With the modern-day commercialization of medical science, we need to be reminded of this great ancient surgeon who, despite his unbound successes, maintained the nobility of his profession. Even with a highly skilled neurosurgeon, the most effective anesthesia, and all the other advances of modern medicine, most of us would cringe at the thought of undergoing cranial surgery today.
After all, who needs a hole in the head? Yet for thousands of years, trepanation—the act of scraping, cutting, or drilling an opening into the cranium—was practiced around the world, primarily to treat head trauma, but possibly to quell headaches, seizures and mental illnesses, or even to expel perceived demons.
According to a new study led by the University of Miami Miller School of Medicine’s David S. Kushner, M.D., clinical professor of physical medicine and rehabilitation, trepanation was so expertly practiced in ancient Peru that the survival rate for the procedure during the Incan Empire was about twice that of the American Civil War—when, more three centuries later, soldiers were trepanned presumably by better trained, educated and equipped surgeons.
But hygiene, or more accurately the lack of it during the Civil War, may have contributed to the higher mortality rates in the later time period. According to the study, which relied on Verano’s extensive field research on trepanation over a nearly 2,000-year period in Peru and a review of the scientific literature about trepanation around the world, Civil War surgeons often used unsterilized medical tools and their bare fingers to probe open cranial wounds or break up blood clots.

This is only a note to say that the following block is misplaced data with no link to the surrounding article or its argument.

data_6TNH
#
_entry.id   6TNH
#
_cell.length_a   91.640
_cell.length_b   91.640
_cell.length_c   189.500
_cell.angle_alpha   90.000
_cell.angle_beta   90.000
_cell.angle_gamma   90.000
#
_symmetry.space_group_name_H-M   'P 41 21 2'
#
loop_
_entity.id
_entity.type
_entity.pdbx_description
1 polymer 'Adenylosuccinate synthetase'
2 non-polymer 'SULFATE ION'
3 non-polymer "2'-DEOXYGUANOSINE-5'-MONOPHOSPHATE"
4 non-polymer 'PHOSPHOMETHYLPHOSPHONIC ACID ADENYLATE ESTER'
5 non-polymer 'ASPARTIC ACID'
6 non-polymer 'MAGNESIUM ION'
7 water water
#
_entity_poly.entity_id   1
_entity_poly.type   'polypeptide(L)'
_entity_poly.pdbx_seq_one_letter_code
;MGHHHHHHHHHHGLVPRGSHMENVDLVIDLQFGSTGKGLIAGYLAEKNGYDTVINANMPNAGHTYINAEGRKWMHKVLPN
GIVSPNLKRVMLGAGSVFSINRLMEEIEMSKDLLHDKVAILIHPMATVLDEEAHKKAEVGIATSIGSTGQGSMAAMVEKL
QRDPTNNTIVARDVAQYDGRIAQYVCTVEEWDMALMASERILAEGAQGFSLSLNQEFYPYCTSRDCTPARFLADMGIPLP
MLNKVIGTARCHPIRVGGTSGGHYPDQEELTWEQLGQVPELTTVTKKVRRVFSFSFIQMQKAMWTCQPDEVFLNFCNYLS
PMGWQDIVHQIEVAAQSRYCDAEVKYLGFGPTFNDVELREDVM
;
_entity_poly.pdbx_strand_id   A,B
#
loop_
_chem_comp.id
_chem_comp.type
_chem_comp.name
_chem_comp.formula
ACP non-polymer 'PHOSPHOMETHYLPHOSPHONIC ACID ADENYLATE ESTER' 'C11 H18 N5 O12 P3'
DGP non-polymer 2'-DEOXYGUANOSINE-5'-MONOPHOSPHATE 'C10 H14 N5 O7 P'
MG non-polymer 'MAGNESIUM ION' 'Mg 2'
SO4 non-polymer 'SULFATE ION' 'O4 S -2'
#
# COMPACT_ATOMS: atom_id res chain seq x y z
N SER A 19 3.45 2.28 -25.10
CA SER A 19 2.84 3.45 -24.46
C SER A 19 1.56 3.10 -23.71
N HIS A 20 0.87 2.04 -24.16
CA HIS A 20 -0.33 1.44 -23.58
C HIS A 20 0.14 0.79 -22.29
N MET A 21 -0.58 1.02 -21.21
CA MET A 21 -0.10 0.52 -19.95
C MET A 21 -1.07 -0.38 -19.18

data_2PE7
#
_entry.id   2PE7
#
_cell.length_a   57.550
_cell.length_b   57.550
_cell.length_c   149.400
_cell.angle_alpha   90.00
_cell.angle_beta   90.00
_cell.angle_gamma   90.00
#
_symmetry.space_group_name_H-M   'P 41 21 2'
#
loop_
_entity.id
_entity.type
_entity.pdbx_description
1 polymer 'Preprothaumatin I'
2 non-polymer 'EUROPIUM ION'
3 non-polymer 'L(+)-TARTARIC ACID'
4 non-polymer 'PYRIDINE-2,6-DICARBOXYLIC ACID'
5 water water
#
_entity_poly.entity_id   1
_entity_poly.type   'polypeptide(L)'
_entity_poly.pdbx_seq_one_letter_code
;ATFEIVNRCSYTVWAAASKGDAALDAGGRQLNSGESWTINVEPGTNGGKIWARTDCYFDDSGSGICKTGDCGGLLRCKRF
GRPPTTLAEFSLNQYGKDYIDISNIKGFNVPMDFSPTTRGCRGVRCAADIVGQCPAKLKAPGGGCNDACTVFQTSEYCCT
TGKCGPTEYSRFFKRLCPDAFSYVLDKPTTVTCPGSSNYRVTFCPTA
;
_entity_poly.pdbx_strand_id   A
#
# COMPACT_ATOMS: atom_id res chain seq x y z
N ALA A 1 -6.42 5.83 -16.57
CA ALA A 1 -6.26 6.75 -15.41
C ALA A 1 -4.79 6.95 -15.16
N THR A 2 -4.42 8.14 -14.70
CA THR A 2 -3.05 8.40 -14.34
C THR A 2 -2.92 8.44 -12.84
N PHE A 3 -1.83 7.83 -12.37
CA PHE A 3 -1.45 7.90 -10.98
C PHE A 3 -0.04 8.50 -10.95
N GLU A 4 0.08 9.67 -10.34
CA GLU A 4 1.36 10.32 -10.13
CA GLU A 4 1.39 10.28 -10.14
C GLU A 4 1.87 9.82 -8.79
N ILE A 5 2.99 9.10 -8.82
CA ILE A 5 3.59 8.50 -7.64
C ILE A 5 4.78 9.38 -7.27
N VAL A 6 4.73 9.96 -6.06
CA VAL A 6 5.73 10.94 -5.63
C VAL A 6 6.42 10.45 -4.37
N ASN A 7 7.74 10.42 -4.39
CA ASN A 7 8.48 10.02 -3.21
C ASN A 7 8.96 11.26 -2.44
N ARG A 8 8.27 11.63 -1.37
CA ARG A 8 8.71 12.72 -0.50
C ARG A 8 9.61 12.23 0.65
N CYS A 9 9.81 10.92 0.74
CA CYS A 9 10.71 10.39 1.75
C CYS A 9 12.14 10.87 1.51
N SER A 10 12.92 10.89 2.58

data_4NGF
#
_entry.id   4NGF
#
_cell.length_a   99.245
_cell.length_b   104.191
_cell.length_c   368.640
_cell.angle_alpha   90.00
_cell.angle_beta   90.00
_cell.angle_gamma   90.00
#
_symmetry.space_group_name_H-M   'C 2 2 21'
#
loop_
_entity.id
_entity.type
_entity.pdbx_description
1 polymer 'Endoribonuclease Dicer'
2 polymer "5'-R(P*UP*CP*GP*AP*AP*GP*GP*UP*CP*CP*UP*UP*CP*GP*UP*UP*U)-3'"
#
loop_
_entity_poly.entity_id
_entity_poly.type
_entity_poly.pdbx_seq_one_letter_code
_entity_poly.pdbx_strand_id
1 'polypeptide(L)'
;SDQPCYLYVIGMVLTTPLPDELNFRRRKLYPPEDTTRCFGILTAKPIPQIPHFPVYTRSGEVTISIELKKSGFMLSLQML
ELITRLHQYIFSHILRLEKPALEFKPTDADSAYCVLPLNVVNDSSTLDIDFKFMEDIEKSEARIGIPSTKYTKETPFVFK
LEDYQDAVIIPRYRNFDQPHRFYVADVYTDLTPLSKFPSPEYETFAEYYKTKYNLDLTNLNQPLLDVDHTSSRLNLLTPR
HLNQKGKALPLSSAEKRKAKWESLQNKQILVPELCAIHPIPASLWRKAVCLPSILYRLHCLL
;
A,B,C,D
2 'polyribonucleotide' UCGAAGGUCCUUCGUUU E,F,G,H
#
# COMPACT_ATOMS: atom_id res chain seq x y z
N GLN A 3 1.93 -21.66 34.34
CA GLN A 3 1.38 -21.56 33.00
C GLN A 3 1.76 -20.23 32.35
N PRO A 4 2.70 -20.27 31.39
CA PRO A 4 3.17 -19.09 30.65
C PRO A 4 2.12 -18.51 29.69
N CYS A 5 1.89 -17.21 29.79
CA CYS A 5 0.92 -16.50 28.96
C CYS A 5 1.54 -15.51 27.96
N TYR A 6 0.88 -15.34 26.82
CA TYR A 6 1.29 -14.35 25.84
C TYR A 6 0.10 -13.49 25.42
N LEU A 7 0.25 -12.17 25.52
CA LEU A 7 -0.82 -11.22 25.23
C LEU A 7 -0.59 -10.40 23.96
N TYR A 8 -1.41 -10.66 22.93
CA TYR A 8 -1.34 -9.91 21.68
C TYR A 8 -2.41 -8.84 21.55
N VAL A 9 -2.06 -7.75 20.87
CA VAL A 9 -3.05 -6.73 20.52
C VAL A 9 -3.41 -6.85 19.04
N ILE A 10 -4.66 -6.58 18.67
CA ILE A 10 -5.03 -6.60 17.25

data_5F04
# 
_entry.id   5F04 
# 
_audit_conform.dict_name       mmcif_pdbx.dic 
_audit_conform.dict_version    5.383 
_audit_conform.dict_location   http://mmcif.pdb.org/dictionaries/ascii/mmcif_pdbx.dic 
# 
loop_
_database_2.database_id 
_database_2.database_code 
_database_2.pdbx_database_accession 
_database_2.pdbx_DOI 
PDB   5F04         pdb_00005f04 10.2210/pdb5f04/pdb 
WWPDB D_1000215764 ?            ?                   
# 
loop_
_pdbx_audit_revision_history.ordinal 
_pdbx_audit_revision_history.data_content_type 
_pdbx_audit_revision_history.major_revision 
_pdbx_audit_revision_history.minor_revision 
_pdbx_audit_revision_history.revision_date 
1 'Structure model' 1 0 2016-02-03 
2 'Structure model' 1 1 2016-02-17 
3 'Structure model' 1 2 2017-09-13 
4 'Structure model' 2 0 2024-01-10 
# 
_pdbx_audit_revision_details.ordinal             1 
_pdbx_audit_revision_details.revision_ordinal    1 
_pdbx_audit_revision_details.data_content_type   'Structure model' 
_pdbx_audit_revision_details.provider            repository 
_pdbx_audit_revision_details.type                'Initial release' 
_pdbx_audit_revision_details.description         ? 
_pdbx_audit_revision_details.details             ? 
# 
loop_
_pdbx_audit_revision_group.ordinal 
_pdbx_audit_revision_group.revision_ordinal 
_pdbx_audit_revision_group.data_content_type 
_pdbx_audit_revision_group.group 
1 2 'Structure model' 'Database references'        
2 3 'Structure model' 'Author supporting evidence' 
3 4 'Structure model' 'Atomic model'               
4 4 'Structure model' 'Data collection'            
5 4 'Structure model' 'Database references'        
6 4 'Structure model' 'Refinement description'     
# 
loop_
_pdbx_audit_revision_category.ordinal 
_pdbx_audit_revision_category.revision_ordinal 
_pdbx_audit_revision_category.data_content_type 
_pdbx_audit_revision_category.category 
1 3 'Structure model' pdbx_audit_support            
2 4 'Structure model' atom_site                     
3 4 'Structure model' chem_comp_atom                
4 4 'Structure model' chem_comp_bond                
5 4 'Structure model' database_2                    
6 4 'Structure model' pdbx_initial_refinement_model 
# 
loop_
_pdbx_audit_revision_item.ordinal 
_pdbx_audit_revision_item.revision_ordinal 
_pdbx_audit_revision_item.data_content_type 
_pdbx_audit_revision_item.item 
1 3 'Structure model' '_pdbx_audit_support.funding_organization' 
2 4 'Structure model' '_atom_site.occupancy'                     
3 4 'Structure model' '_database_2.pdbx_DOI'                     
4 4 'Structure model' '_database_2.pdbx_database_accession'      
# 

Whatever their methods, ancient Peruvians had plenty of practice. More than 800 prehistoric skulls with evidence of trepanation—at least one but as many as seven telltale holes—have been found in the coastal regions and the Andean highlands of Peru, the earliest dating back to about 400 B.C. That’s more than the combined total number of prehistoric trepanned skulls found in the rest of the world. Which is why Verano devoted an entire book, Holes in the Head—The Art and Archeology of Trepanation in Ancient Peru, to the 800-plus skulls, most of which were collected from burial caves and archaeological digs in the late 1800s and early 1900s and reside in museums and private collections today.
In another study Banerjee and his co-workers reported that The Golden Age of surgery in ancient India rests largely on the shoulders of Susruta, who lived sometime between 700 and 600 B.C. Susruta practiced and propagated the art of surgery at the University of Benares in that ancient city, located on the banks of the holy Ganges.
The master surgeon Susruta is said have included elementary neurosurgery in his accomplishments: “Ten nerves maintain the functions of the body by carrying impulses of sound, touch, vision, taste, smell, respiration, sighing, yawning, hunger, laughing, speech, and crying . . .”
In February, 2015, Russian scientists examined ancient human skulls and tested bronze tools on a modern skull to see how doctors in Siberia more than 2,000 years ago performed brain surgery on three adults. It is still unknown what anesthetic, if any, was used to dull the pain during the surgery.
The researchers believe the surgeries were carried out using the same principles as those found in the Hippocratic Corpus, which requires strict adherence to medical ethics and techniques. Hippocrates wrote the oath around 500 B.C.
Source: DOI: 10.1016/j.wneu.2018.03.143, DOI: 10.1016/j.wneu.2010.09.007. ancient-origins.net